The court concludes, however, that neither summary judgment nor declaratory relief is appropriate here.*fn2 Summary judgment is merited when "the pleadings, depositions, answers to interrogatories, and admissions on file, together with the affidavits, if any, show that there is no genuine issue as to any material fact and that the moving party is entitled to a judgment as a matter of law." FED. R. CIV. P. 56(c); see also Celotex Corp. v. Catrett, 477 U.S. 317, 322 (1986); Diamond v. Atwood, 43 F.3d 1538, 1540 (D.C. Cir. 1995). The plaintiffs argue that because the secrecy of the chaplain-selection process is undisputed, the court can rule as a matter of law on"whether or not the characteristics of the secret nature of the chaplain selection board systems qualifies [ sic ] as self-concealing fraud." Pls.' Opp'n at 9, 14-15, 22, 24. But secrecy alone does not create a self-concealing fraud. Rather, a self-concealing fraud requires that the defendant"engage in some misleading, deceptive or otherwise contrived action or scheme, in the course of committing the wrong, that is designed to mask the existence of a cause of action." In re Vitamins Antitrust Litig., 2000 WL 1475705, at *2 (D.D.C. May 9, 2000) (quoting Hobson v. Wilson, 737 F.2d 1, 34 (D.C. Cir. 1984)). At this stage in the proceedings, however, the nature of the defendants' actions remains very much in dispute. Compare Pls.' Mot. at 7-9 with Defs.' Mot. at 16, 22; see Adair v. England, 217 F. Supp. 2d 7, 15-16 (D.D.C. 2002). Accordingly, although summary judgment may be appropriate after discovery closes, it is not appropriate at this point. Adair, 217 F. Supp. 2d at 16.
Nor is declaratory relief warranted. Under the Declaratory Judgment Act, a court may declare the rights and other legal relations of any interested party where there exists an"actual controversy," defined as"a controversy of sufficient immediacy and reality to warrant the issuance of a declaratory judgment." 28 U.S.C. § 2201(a); Md. Cas. Co. v. Pacific Coal & Oil Co., 312 U.S. 270, 273 (1941); Mova Pharm. Corp. v. Shalala, 140 F.3d 1060, 1073 (D.C. Cir. 1998). Even if such a controversy exists, however, a district court has broad discretion to withhold declaratory judgment. Wilton v. Seven Falls Co., 515 U.S. 277, 287 (1995) (noting"the unique breadth of [a district court's] discretion to decline to enter a declaratory judgment"); Jackson v. Culinary Sch. of Wash., Ltd., 59 F.3d 254, 256 (D.C. Cir. 1995) (stating that the Supreme Court"took great pains to emphasize the singular breadth of the district court's discretion to withhold declaratory judgment"). Here, assuming arguendo that an actual controversy exists, the court declines to issue a declaratory judgment on the current, partially developed record. Accord id. at 256 (concluding that declaratory relief based on an inadequate record would"border dangerously on an advisory opinion"); Riley v. Titus, 190 F.2d 653, 656 (D.C. Cir. 1951) (finding that the same uncertainties in the record that preclude summary judgment also preclude declaratory judgment).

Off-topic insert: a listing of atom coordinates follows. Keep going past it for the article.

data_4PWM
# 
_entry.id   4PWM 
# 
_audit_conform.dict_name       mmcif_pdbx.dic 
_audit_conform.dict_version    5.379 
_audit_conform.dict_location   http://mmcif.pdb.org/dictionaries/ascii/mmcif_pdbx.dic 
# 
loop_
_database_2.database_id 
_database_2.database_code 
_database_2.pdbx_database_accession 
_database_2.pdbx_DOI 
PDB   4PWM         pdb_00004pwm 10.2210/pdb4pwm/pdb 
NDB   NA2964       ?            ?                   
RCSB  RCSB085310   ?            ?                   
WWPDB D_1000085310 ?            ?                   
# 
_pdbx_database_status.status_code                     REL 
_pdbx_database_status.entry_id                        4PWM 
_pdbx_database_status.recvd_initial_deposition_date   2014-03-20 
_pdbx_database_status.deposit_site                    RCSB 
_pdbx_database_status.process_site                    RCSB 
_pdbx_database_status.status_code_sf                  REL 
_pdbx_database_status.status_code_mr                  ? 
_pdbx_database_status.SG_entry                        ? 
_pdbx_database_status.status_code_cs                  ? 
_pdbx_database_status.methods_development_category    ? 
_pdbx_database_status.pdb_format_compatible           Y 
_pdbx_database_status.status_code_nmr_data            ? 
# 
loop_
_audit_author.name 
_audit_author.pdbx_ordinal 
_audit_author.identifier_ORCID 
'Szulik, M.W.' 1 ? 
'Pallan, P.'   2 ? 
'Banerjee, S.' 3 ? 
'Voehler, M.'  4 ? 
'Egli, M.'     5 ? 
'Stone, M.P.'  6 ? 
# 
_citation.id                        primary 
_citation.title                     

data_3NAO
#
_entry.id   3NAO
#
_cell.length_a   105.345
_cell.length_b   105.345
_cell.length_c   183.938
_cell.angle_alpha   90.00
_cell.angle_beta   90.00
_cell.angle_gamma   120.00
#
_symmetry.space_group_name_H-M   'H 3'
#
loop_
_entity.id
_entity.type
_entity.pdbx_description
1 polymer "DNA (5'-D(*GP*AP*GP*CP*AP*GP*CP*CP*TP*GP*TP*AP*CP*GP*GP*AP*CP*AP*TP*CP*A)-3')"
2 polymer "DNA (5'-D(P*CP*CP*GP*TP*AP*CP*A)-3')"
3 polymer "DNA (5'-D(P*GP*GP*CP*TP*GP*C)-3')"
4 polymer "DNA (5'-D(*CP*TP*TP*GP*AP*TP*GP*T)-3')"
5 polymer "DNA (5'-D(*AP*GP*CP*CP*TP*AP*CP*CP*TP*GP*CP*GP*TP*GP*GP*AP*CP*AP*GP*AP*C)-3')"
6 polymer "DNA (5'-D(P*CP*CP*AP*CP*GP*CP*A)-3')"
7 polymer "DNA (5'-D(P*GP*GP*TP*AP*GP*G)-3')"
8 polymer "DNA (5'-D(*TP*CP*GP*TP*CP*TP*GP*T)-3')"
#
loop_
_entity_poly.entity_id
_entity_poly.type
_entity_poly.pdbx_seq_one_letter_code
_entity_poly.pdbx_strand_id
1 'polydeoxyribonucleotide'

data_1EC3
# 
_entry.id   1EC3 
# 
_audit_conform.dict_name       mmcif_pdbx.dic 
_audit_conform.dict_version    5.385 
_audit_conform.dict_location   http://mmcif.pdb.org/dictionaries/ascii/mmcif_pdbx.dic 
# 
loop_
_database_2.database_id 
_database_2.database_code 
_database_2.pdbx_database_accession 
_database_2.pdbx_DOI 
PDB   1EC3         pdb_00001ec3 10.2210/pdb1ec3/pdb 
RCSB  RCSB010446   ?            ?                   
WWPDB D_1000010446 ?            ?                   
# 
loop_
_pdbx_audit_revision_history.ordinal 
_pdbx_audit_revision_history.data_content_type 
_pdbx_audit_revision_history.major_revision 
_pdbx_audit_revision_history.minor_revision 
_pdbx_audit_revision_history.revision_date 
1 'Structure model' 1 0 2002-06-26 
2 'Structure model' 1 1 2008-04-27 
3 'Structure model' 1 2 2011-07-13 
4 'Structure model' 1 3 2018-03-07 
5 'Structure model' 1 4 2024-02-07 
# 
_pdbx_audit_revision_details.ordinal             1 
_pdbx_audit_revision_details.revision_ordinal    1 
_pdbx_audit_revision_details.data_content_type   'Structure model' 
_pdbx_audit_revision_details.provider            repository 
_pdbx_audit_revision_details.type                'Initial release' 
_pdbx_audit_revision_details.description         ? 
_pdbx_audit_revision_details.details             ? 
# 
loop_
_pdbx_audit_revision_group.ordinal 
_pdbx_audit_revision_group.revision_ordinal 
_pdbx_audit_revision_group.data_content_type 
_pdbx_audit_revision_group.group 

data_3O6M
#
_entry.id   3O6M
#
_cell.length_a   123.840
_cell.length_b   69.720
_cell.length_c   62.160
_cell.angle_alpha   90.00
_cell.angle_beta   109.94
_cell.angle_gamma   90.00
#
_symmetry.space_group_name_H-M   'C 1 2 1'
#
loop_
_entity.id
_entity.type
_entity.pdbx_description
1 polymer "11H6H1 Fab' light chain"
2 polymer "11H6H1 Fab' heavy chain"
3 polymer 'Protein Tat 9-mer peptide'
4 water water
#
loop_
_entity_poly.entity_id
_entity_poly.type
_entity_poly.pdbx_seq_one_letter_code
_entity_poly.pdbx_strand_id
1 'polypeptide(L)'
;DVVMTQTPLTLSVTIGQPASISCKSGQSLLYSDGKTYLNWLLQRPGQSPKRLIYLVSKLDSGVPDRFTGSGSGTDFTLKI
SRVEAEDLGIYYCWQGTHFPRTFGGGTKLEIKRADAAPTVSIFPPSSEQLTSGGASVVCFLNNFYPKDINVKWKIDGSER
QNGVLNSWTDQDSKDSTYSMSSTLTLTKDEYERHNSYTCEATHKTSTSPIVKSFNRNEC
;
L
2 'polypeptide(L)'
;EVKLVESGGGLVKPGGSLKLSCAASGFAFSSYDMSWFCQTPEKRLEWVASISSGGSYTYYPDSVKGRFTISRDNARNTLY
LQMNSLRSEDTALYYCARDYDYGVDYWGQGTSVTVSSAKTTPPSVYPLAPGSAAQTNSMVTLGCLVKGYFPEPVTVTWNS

Accordingly, because neither summary judgment nor declaratory relief is appropriate, it is this 4th day of August, 2003,
ORDERED that the plaintiffs' motion [#139] for declaratory or partial summary judgment is DENIED without prejudice; and it is
FURTHER ORDERED that the defendants' motion [#140] to extend time to file an opposition or otherwise respond to plaintiffs' motion for declaratory or partial summary judgment is GRANTED nunc pro tunc; and it is
ORDERED that the defendants' motion [#144] to hold in abeyance the plaintiffs' motion for declaratory or partial summary judgment or, in the alternative, for discovery is DENIED.